24 September 2019 :
As U.S. taxpayers pick up a tab of more than $6 billion and climbing, former top officials involved in the military commission death-penalty cases against Guantánamo Bay detainees have blasted the military tribunals for waste, mismanagement, and ineffectiveness. NPR reported on the 18th anniversary of the 9/11 attacks that retired Air Force Col. Gary Brown, the former legal adviser to the head of Guantánamo’s military commissions, has filed a whistleblower complaint against the Guantánamo Bay military court and detention facility alleging “gross financial waste” and “gross mismanagement.” Morris Davis, Guantánamo’s chief prosecutor from 2005 to 2007, told NPR “there have been billions of dollars spent on Guantánamo that were totally unnecessary” and criticized the military commissions as “an overwhelming failure.”
A September 16, 2019 report by the New York Times, in conjunction with the Pulitzer Center on Crisis Reporting, disclosed that the Guantánamo Bay prison and military tribunals cost taxpayers “about $13 million for each of the 40 prisoners being held there” or a total of $540 million in 2018 alone. Though offering no solution to the problem, President Donald Trump said on September 18 that the $13 million per detainee annual cost to run Guantánamo was “crazy.” “It costs a fortune to operate, and I think it’s crazy,” Trump said.
Currently, eight Guantánamo prisoners have been charged with terrorism or war crimes, and six of those face possible death sentences. The death-penalty cases have long been beset with controversy. The pretrial proceedings in the capital trial of Abd al-Rahim al-Nashiri, accused of masterminding the bombing of the U.S. warship USS Cole, ground to a halt after the entire civil defense team resigned amid charges that the military was illegally eavesdropping on privileged attorney-client meetings. A federal appeals court later threw out several years of pretrial court orders in the case when the military judge then presiding in the case failed to disclose that his application to the Justice Department to become an immigration judge was pending while he was ruling on motions involving Justice Department prosecutors in the military commission case.
Davis says he quit as Guantánamo’s chief prosecutor in 2007 after being pressured by superiors to use evidence that had been obtained through years of torture in CIA black sites. A military commission judge later barred prosecutors from using statements the accused 9/11 plotters made to the FBI after having been tortured.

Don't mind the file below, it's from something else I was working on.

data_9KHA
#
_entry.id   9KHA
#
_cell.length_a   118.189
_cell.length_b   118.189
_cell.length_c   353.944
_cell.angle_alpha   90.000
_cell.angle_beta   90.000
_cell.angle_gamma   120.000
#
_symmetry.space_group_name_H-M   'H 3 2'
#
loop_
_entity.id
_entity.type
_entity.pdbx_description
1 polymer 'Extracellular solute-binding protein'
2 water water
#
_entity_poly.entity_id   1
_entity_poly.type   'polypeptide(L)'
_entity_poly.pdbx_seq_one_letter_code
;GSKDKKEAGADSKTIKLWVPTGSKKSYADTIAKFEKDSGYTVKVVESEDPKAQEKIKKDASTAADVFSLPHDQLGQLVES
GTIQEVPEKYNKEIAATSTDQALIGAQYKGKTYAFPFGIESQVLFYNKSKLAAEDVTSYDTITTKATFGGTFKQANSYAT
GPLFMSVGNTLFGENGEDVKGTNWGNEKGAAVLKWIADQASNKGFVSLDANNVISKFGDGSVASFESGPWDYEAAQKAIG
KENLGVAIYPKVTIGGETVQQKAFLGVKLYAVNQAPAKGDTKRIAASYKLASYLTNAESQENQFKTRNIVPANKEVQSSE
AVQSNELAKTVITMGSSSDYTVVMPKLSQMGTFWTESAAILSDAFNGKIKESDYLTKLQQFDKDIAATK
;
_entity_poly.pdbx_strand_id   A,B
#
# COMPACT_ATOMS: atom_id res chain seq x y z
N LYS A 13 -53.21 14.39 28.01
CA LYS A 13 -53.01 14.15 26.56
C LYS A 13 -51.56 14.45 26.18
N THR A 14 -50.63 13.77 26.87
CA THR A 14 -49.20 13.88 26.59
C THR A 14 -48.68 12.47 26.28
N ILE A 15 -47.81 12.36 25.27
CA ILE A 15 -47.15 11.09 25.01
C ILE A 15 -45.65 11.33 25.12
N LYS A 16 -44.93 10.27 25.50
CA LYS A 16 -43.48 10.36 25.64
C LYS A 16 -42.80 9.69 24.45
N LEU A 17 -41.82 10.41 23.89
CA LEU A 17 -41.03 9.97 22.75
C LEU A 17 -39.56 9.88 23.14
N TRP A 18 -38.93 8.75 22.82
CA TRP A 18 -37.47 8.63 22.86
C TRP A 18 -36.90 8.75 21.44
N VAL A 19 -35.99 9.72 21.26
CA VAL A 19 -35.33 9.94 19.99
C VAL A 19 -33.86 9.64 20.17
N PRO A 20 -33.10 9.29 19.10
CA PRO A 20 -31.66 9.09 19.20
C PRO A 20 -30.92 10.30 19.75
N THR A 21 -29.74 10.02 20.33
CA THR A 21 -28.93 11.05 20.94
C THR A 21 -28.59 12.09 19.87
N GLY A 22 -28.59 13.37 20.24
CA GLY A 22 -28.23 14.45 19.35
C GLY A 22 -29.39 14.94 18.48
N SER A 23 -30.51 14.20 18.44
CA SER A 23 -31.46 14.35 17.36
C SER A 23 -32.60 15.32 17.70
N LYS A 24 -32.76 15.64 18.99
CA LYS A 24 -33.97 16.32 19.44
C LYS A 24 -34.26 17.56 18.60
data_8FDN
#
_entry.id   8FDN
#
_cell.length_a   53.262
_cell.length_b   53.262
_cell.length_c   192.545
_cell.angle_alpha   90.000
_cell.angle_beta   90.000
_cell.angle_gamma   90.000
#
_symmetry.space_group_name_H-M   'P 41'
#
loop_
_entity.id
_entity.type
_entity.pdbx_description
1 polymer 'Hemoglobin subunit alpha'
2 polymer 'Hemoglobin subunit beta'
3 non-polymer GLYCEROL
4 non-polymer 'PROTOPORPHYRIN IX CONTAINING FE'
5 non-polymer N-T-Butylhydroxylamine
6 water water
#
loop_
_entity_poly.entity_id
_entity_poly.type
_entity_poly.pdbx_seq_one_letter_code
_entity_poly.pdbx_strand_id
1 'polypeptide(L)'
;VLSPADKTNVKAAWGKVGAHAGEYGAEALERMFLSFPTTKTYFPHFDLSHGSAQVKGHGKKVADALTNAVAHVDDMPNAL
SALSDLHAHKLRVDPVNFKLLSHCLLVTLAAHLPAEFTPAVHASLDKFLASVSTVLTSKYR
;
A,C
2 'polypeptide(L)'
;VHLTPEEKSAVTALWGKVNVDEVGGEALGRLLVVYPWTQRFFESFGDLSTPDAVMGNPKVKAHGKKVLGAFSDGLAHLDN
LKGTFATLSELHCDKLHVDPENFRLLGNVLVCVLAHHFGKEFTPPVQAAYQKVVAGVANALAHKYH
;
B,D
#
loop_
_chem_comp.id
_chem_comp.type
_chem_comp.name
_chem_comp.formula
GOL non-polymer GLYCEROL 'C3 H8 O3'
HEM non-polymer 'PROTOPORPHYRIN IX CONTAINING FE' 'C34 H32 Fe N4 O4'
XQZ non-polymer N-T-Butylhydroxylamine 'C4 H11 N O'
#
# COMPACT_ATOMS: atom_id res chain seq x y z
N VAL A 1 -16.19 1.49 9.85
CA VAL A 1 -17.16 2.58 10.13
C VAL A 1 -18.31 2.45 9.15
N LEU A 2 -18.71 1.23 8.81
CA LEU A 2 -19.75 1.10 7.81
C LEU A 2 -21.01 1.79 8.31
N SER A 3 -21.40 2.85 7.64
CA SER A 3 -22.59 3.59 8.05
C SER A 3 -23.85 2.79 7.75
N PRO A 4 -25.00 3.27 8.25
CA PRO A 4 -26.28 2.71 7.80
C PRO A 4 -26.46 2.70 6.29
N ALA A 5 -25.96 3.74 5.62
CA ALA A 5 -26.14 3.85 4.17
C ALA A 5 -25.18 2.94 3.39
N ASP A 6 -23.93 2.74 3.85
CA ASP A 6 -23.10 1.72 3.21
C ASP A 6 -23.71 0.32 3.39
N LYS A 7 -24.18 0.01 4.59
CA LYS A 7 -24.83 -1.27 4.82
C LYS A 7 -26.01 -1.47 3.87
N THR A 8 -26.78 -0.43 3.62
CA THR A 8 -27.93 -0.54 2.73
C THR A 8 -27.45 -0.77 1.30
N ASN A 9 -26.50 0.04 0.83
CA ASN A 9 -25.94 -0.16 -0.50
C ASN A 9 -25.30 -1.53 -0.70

Brown’s whistleblower complaint alleged that he and Harvey Rishikof, then the convening authority of the military commissions, were fired from their positions in February 2018 because they were negotiating plea deals to secure convictions in exchange for dropping the death penalty against Khalid Sheikh Mohammed and the other four detainees charged in the 9/11 attacks. They and defense lawyers have been sharply critical of the enormous cost of the Guantánamo proceedings.
NPR reports that U.S. operations at Guantánamo have cost a total of $6 billion since the U.S. began using the detention center in 2002. “There have been billions of dollars spent on Guantánamo that were totally unnecessary,” Davis said. Michel Paradis, a Guantánamo defense lawyer representing Al-Nashiri, said “[i]t’s a horrible waste of money. It’s a catastrophic waste of money.… No matter if you want to see all of these guys shot in the street or whether or not you think Guantánamo itself is an aberration that should have closed yesterday — whatever your goal is, the military commissions have failed to achieve that goal.”
Brown said that the plea deals would not only have saved money, but “would’ve brought closure to the victims’ family members, which was our primary concern, and it would have potentially brought some closure to the wound that Guantánamo is to U.S. national security.” The deal also would have ended the lengthy and costly legal process, he said: the 9/11 defendants have been at Guantánamo since 2003, and their trials have yet to begin. “They haven’t been successful. They’ve stalled. They’re incredibly expensive,” Brown said. “Instead, wouldn’t it be better if we just said, ‘You know what? They didn’t work this time.’”
“October 3 will be the 12-year anniversary of the day I resigned,” Davis said, “and if you look at what’s happened over the last 12 years, I think you could sum it up as ‘not much.’ What I wish they would have done was to move these cases into federal court, where they would have been wrapped up years ago and saved the taxpayers a lot of money.” Cheryl Bormann, an attorney for Walid bin Attash, who is accused of training 9/11 attackers, said of the military commissions, “This is ridiculous. There’s no reason for it. We could secure these men until they died at much less cost and make sure that nobody was ever hurt again.”
The drawn-out legal process has also taken a toll on those whose loved ones were killed on 9/11. Glenn Morgan lost his father, Richard Morgan, and has traveled to Guantánamo twice to watch the military court process. While he said he would prefer that the accused conspirators be executed, he said a plea deal would at least bring some closure. “I’m not saying I advocate for it, but when someone in your family is killed like this and your mom is left to fight cancer on her own without her husband, your definition of satisfied is modified,” he said. “So I would be satisfied because there would be conclusion. I don’t want there to be no conclusion.” He said he worried that “the prisoners will die before they are found guilty,” leaving him feeling cheated of finality. “They would have not have been found guilty,” he said. “They’ll never have been found guilty of murder, and they killed over 2,900 people. And so that would be an injustice.”